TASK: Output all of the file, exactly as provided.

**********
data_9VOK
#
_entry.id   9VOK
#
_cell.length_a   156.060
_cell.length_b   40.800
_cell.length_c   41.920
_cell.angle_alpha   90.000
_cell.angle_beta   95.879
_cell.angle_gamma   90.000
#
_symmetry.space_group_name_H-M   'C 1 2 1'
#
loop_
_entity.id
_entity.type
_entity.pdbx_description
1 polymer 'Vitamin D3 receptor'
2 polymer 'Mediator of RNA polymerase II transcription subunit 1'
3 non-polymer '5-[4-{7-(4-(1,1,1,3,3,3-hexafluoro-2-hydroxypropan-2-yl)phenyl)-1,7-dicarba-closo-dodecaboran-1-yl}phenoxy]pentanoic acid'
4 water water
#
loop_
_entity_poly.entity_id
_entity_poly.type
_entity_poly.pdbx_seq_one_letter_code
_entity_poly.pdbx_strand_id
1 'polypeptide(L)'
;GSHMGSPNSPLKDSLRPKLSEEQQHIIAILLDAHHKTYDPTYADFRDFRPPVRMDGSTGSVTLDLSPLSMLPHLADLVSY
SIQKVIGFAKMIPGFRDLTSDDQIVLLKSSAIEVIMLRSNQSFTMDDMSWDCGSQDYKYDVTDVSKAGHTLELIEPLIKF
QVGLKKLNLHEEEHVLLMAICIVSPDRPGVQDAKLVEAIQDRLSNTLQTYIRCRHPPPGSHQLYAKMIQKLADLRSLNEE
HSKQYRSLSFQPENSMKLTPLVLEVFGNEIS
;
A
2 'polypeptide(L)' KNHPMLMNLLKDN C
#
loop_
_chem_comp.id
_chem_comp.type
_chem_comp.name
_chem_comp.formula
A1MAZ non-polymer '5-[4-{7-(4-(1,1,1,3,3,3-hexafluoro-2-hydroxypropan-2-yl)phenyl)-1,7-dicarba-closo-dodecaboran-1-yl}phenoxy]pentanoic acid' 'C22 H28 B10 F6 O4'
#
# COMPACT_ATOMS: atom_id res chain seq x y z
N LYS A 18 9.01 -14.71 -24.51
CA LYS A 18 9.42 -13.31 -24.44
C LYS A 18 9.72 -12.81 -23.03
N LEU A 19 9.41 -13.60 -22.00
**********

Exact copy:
data_9VOK
#
_entry.id   9VOK
#
_cell.length_a   156.060
_cell.length_b   40.800
_cell.length_c   41.920
_cell.angle_alpha   90.000
_cell.angle_beta   95.879
_cell.angle_gamma   90.000
#
_symmetry.space_group_name_H-M   'C 1 2 1'
#
loop_
_entity.id
_entity.type
_entity.pdbx_description
1 polymer 'Vitamin D3 receptor'
2 polymer 'Mediator of RNA polymerase II transcription subunit 1'
3 non-polymer '5-[4-{7-(4-(1,1,1,3,3,3-hexafluoro-2-hydroxypropan-2-yl)phenyl)-1,7-dicarba-closo-dodecaboran-1-yl}phenoxy]pentanoic acid'
4 water water
#
loop_
_entity_poly.entity_id
_entity_poly.type
_entity_poly.pdbx_seq_one_letter_code
_entity_poly.pdbx_strand_id
1 'polypeptide(L)'
;GSHMGSPNSPLKDSLRPKLSEEQQHIIAILLDAHHKTYDPTYADFRDFRPPVRMDGSTGSVTLDLSPLSMLPHLADLVSY
SIQKVIGFAKMIPGFRDLTSDDQIVLLKSSAIEVIMLRSNQSFTMDDMSWDCGSQDYKYDVTDVSKAGHTLELIEPLIKF
QVGLKKLNLHEEEHVLLMAICIVSPDRPGVQDAKLVEAIQDRLSNTLQTYIRCRHPPPGSHQLYAKMIQKLADLRSLNEE
HSKQYRSLSFQPENSMKLTPLVLEVFGNEIS
;
A
2 'polypeptide(L)' KNHPMLMNLLKDN C
#
loop_
_chem_comp.id
_chem_comp.type
_chem_comp.name
_chem_comp.formula
A1MAZ non-polymer '5-[4-{7-(4-(1,1,1,3,3,3-hexafluoro-2-hydroxypropan-2-yl)phenyl)-1,7-dicarba-closo-dodecaboran-1-yl}phenoxy]pentanoic acid' 'C22 H28 B10 F6 O4'
#
# COMPACT_ATOMS: atom_id res chain seq x y z
N LYS A 18 9.01 -14.71 -24.51
CA LYS A 18 9.42 -13.31 -24.44
C LYS A 18 9.72 -12.81 -23.03
N LEU A 19 9.41 -13.60 -22.00